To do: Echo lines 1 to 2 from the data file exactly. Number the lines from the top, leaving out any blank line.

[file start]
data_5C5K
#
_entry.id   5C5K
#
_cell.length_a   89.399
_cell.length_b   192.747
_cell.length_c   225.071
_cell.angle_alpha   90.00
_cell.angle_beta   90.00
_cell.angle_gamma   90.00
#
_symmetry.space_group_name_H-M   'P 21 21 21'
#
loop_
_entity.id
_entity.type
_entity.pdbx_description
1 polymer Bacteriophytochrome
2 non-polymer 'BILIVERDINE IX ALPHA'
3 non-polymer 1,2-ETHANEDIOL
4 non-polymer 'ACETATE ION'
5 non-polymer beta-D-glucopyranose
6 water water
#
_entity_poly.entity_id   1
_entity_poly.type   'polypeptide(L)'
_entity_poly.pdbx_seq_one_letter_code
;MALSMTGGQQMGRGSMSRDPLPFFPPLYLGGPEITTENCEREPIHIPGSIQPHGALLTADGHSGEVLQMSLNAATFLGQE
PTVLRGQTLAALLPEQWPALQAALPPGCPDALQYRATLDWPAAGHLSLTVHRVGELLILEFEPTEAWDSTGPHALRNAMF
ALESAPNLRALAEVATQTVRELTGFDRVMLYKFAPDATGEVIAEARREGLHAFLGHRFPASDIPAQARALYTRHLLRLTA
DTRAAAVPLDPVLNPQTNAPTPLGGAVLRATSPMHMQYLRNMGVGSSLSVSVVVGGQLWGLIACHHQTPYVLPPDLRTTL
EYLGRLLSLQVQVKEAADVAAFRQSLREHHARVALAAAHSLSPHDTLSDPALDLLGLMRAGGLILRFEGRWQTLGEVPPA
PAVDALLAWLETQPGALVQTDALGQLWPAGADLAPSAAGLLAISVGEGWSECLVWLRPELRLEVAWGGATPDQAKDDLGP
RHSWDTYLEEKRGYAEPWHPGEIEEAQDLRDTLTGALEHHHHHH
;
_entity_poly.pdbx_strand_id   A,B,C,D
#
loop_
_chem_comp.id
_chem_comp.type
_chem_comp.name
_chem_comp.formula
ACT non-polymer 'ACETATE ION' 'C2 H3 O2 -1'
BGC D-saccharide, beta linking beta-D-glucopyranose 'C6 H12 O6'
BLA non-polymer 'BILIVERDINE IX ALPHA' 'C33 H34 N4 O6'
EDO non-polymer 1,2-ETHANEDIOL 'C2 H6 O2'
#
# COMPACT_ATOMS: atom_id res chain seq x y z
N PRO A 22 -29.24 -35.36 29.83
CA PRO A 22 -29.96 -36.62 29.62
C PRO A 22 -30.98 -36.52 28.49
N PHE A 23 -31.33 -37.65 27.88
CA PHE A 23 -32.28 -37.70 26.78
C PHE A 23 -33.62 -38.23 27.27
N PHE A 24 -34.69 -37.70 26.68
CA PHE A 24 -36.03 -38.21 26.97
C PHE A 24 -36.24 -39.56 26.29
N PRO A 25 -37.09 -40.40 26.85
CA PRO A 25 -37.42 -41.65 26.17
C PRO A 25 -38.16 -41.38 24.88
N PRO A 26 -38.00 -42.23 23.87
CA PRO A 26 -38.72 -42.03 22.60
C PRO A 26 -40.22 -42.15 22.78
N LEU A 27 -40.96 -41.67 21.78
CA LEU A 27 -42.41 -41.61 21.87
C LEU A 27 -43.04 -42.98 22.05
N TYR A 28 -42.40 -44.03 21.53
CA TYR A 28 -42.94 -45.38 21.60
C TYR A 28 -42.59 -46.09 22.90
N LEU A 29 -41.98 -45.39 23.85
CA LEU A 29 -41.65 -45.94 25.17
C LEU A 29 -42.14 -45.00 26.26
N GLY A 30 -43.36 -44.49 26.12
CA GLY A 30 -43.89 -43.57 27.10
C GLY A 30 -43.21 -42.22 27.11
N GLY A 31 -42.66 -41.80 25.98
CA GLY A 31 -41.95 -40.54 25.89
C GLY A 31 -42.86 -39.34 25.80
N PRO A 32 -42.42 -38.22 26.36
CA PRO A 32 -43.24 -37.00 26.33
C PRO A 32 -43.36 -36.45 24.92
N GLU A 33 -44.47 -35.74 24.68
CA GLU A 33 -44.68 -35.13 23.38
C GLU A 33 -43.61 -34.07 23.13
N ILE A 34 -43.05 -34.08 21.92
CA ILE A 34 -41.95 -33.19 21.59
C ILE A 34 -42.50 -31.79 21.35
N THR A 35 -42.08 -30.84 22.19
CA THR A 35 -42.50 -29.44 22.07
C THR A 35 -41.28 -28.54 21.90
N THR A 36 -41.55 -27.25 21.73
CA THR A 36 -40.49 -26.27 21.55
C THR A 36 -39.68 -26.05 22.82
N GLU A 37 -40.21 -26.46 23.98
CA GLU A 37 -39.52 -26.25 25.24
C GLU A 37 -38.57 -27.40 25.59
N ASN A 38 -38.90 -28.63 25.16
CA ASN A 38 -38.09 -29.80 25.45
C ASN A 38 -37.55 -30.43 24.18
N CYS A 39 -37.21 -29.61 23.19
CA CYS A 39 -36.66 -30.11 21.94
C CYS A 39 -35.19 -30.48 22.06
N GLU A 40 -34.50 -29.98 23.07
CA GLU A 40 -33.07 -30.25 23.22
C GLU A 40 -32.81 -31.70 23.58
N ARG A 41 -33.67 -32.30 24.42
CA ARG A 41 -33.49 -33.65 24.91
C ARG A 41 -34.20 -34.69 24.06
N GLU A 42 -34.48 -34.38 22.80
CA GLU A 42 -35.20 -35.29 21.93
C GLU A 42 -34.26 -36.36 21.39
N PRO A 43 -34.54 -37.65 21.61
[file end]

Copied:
data_5C5K
#